10 May 2021 |

Legislative update: Week 17: Session business wraps up, with plenty of frustrations

Kansas Action for Children
May 10, 2021

That was a week.

You can read accounts from the KAC team below about how the veto session went. Suffice to say, positive outcomes for our state's kids and families were in short supply. So much business was left undone.

At moments like this, however, we all remember why this work is important. It's because good policy needs our work and support every single day of the year, not just when lawmakers meet. It's because every single Kansas kid deserves a state that puts them first.

Thanks for following along with these weekly updates. We'll be switching back to a monthly schedule, but always feel free to reach out to us with questions or comments.

EARLY LEARNING: Child care tax credit left for next year

The 2021 legislature has concluded its business for the year, and frustratingly HB 2414 – the employer child care tax credit – was one of several issues left unaddressed.

Despite having broad support from a variety of stakeholders, no opponent testimony, and passing out of committee with bipartisan support, legislative leadership declined to allow the full House of Representatives to even vote on the bill. It is disappointing that we must wait at least one more year to get this done, but the progress we’ve made so far is promising. The work will continue in the interim and next session.

We will continue to collaborate with lawmakers in both parties to get this across the finish line and bring a little relief to working families who need support with finding and affording child care. Thank you to all who have followed and advocated for this bill.

You can contact Early Learning Policy Advisor Mitch Rucker at [email protected].

HEALTH: Medicaid expansion remains elusive

At least one thing didn’t change by the end of session: the Kansas legislature STILL refused to pass Medicaid expansion, let alone allow hearings on expansion and have it follow the normal legislative process (fast forward to the 38:25 minute mark of this Alliance for a Healthy Kansas video to watch a frank discussion between a Kansas senator and representative about this situation).

During the wrap-up week floor debates, a few legislators asked: “Why are we taking up this issue (such as junk insurance plans), instead of addressing Medicaid expansion?” Ask your representative and senator this question before January 2022. Medicaid expansion affects communities across the state, and new reports reveal finally passing it would have significant economic benefits for Kansas communities (see KHI report; Leatherman report), not to mention help Kansas kids and families.

The other big health-related issue I closely monitored during wrap-up week: Would Kansas attempt to ban so-called COVID-19 “vaccine passports”? Much negotiating occurred behind the scenes and across multiple conference committees. In the end, watered-down language passed in the final budget bill, preventing state agencies from requiring COVID-19 vaccine “proof” through June 30, 2022. It was frustrating to watch lawmakers tie the hands of public health experts and not trust them to lead with their expertise -- a theme of the last 14-plus months. Certain lawmakers did push for the “vaccine passport ban” to also apply to other entities (like businesses or in health care settings), but that language thankfully failed to make it out of any conference committee.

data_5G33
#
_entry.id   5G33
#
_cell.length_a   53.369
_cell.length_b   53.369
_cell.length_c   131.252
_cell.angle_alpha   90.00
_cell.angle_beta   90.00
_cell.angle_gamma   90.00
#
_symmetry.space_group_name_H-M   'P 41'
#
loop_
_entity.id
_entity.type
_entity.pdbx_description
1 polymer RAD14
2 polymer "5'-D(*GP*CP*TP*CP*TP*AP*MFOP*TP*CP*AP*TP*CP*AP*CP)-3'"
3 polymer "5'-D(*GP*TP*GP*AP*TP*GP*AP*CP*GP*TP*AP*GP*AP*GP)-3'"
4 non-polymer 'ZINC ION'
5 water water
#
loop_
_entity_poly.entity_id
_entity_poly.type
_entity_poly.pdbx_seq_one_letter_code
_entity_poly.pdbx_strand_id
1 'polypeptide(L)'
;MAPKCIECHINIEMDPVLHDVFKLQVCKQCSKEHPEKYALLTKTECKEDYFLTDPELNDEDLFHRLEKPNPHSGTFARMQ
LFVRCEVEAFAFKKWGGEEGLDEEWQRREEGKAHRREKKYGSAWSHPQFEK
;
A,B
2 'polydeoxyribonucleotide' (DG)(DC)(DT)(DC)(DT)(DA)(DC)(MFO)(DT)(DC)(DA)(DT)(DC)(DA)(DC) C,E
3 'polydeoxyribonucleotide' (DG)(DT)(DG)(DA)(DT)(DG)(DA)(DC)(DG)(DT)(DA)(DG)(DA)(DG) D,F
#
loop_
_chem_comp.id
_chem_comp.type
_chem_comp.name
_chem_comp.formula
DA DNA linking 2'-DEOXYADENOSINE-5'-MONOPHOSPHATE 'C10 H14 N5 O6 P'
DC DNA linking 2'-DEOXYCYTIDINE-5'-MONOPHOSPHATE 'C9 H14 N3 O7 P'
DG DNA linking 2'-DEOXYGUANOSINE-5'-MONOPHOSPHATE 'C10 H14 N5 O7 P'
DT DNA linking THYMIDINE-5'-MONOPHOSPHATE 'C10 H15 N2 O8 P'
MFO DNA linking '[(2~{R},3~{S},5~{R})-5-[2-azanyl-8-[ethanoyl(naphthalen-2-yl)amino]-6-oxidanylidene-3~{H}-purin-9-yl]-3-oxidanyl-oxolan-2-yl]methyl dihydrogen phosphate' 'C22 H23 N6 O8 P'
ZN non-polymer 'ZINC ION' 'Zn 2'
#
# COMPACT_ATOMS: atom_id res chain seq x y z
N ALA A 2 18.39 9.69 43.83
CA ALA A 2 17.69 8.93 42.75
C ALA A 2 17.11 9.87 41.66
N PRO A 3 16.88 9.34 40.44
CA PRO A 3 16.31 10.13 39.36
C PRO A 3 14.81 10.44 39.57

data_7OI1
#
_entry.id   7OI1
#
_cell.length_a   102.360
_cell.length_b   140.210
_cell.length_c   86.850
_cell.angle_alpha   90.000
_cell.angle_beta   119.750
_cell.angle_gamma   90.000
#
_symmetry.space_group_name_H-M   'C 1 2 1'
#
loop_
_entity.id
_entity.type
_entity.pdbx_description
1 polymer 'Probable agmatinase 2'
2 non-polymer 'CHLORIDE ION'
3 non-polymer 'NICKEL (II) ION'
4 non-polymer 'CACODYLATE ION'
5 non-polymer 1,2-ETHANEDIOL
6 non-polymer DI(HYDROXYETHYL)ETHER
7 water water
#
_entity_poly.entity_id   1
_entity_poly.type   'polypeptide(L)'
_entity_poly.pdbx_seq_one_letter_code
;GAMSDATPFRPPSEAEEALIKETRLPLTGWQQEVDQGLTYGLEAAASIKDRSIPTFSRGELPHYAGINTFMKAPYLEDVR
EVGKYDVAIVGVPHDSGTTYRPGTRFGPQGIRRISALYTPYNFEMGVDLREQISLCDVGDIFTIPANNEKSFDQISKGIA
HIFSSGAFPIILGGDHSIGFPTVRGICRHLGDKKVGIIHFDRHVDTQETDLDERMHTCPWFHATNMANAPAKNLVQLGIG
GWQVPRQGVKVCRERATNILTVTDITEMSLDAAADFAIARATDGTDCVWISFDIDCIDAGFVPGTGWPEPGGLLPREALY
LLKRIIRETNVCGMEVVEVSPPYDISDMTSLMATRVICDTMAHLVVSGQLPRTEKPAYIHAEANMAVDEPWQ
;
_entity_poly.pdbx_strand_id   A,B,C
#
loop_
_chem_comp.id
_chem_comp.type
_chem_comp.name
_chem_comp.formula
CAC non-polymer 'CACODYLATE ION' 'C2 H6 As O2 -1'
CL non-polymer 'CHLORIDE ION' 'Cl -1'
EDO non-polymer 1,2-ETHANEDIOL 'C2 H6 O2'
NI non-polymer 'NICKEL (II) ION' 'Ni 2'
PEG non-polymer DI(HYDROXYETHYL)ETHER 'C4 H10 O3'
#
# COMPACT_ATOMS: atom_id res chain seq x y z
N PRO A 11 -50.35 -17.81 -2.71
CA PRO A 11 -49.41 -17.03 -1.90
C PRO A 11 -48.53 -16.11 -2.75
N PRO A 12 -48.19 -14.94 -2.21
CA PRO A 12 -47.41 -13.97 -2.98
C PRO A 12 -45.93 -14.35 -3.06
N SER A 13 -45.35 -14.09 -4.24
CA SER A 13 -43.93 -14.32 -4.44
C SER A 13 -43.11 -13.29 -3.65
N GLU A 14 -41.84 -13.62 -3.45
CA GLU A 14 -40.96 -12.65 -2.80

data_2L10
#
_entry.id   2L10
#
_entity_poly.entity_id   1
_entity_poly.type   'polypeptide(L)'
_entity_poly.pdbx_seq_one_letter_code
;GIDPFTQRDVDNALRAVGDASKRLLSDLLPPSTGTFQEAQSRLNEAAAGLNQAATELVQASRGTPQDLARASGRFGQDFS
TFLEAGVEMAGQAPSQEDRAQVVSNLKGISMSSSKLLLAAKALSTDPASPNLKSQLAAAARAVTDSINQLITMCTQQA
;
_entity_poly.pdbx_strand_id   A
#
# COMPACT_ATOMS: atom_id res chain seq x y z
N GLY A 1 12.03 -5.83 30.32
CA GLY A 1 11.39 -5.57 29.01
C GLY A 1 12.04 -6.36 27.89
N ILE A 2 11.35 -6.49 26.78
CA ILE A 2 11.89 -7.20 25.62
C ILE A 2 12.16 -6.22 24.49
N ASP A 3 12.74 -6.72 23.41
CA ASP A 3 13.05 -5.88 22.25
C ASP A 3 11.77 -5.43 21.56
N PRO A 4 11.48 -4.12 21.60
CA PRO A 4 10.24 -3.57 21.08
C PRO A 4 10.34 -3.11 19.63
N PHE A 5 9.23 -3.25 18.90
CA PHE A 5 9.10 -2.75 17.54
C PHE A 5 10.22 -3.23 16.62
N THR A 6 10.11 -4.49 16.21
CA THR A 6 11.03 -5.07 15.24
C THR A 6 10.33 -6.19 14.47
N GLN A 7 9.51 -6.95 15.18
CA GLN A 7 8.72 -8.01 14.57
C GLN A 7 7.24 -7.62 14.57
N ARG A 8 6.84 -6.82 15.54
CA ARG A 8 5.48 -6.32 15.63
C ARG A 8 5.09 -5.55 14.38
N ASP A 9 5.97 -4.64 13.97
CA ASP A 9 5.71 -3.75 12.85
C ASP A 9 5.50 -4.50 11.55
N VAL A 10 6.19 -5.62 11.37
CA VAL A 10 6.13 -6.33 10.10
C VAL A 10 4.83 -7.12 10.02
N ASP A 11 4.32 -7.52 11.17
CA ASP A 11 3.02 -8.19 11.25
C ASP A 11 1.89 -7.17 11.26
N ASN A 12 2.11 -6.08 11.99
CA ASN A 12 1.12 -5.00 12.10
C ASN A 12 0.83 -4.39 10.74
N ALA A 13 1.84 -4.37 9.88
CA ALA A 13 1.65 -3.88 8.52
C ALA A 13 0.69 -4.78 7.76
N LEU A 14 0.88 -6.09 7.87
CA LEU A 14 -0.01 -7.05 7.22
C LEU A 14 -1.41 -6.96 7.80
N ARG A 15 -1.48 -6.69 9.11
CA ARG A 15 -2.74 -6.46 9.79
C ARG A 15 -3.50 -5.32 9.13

So concludes my first session monitoring health policy for KAC. If there’s a health policy issue of interest to you or your organization, reach out to me!

You can contact Health Policy Advisor Heather Braum at [email protected].

FISCAL POLICY: House and Senate override veto of tax bill

Last Monday, the Kansas Legislature voted to override Gov. Laura Kelly’s veto of Senate Bill 50, meaning a two-thirds majority of lawmakers in both houses decided to support tax breaks for high-income Kansans and the well-connected over investment in our state’s foundations. Senate Bill 50 will reduce revenue by nearly $300 million over the next three years. That’s hundreds of millions of dollars that won’t be available for our state’s schools, health care system, family support programs, or to recover for the COVID-19 pandemic.

Over this session, the Legislature could have pushed forward proposals to make the food sales tax credit refundable, which would have helped low-income Kansans put food on their tables. Lawmakers could have considered reinstating the Homestead Property Tax Credit to renters, during a year when many Kansans have faced housing insecurity. The House and Senate could have considered tax policies that were equitable, responsible, and would have helped our state thrive. But instead, they passed a bill that does little for the average working Kansan, while offering yet another tax break to those at the top.

There are silver linings. This bill is less costly than SB 22, which came up earlier this session and costs hundreds of millions of dollars more. It also includes the marketplace facilitator provision, a way to collect some additional revenue, although not enough to cover the full cost of the bill. It still doesn’t do enough to level the playing field between Kansas businesses and their out-of-state competitors.

We thank those legislators in the House and Senate who took a challenging vote and stood up for commonsense fiscal policy by opposing SB 50.

You can contact Director of Fiscal Policy Emily Fetsch at [email protected].